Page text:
Vivitek H1085 DLP Projector HT Labs Measures
Contrast & Resolution
Peak white level: 16.4fL
Black level: 0.042fL
Peak contrast ratio: 390:1
At the highest contrast setting without clipping whites, the peak white level was 30 foot-lamberts, so I backed off the contrast until the peak white was around 16fL. Even then, the black level was among the highest I've seen in any projector. As a result, blacks looked distinctly gray, and the contrast ratio was very poor.
Grayscale & Color Accuracy
The Warm color-temperature preset was severely deficient in red and somewhat deficient in blue, with delta E (a measurement of the error in color balance at each brightness level) ranging from 4.9 to 19.6. (A value of 3 or less is generally considered to be indistinguishable from correct to the naked eye.) The average gamma was 2.2, which is just what it should be.
Interestingly, almost all the color-temp presets—including Warm, Normal, Cool, Cooler, and High Cool (!)—produced nearly identical measurements. The only exception was the Lamp Native preset, which was way green.
Using the white-balance controls made available by entering a special code on the remote, the grayscale calibrated very well, with delta E less than 1 across the brightness range. The average gamma was still 2.2.
Entering the special code to access the white-balance controls also adds a User Color Temperature item in the Advanced Picture menu with three controls labeled White Gain Red, Green, and Blue. According to Vivitek, these are essentially "contrast" controls for each of the primary colors that should normally be left alone, which is exactly what I did.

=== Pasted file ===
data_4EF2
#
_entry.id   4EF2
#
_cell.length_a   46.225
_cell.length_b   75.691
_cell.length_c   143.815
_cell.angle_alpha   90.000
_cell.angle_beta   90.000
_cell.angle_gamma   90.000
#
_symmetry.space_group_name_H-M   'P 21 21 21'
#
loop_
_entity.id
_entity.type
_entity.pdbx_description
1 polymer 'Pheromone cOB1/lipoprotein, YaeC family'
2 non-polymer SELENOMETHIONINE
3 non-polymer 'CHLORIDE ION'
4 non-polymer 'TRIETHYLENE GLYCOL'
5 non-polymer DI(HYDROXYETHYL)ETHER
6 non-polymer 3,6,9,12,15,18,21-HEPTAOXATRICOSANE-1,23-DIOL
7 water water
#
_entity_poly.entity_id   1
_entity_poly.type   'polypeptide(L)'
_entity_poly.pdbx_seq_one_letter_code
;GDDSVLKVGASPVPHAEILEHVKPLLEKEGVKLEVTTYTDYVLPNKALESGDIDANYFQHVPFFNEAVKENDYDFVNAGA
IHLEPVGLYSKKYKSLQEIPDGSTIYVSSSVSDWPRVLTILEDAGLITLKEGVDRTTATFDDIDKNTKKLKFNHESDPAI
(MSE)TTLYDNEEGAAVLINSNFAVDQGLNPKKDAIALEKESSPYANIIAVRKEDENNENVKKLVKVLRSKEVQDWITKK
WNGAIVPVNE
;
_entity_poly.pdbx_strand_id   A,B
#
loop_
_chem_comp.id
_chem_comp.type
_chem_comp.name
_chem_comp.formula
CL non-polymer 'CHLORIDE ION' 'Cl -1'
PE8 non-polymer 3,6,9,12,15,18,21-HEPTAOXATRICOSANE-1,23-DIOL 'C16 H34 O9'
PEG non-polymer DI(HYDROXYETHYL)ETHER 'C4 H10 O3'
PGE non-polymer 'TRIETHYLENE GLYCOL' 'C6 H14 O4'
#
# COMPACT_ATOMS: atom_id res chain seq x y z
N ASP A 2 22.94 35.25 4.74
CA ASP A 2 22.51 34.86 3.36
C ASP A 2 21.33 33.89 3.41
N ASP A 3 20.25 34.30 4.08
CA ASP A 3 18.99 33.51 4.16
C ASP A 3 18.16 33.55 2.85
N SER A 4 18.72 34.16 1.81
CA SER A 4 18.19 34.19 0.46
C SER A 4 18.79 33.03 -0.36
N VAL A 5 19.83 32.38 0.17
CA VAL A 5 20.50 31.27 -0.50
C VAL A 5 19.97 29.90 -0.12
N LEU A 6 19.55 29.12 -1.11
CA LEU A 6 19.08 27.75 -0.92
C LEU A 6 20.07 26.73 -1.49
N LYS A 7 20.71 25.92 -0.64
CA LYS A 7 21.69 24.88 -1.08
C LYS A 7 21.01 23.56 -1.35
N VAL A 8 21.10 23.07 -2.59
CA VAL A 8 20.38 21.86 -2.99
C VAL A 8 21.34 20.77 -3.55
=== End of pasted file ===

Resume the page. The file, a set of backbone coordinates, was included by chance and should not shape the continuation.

Before adjusting the color-management system (CMS), most of the colors were pretty far from their industry-specified locations on the CIE chart.
The CMS allowed me to bring the colors much closer to where they are supposed to be, though I could not completely correct the hue of blue and green or the saturation of blue, green, and magenta. Still, the CMS improved the colors in real-world content, which is unusual—in many cases, the CMS actually makes the colors look worse.
After tweaking the CMS, the grayscale was slightly farther off than before, with a bit less red, so I tweaked it again to produce the results shown in the post-calibration graph above.
Video Test Bench
|3:2 HD||2:2 HD||MA HD||3:2 SD||2:2 SD||MA SD||VIDEO CLIPPING||LUMA RESOLUTION||CHROMA RESOLUTION||SCALING|
- 3:2 = 24fps film-originated content sent interlaced to display (broadcast movies and many TV shows)
- 2:2 = 30fps progressive video-originated content sent interlaced to display (not common)
- MA = Motion Adaptive (interlaced video-originated content sent interlaced to display; becoming common for 1080i TV shows)
Like most modern displays, the H1085 failed the 2:2 deinterlacing test in both HD and SD, but this type of signal is not common, so it's not a big deal. Its failure on the standard-def motion-adaptive deinterlacing test is important only if you feed the projector a 480i signal that originated as 480i, which is also not that common these days.
The luma (black & white) and chroma (color) resolution test patterns were rolled off at the highest frequency for both HD and SD in the horizontal direction, though these frequencies were still distinguishable.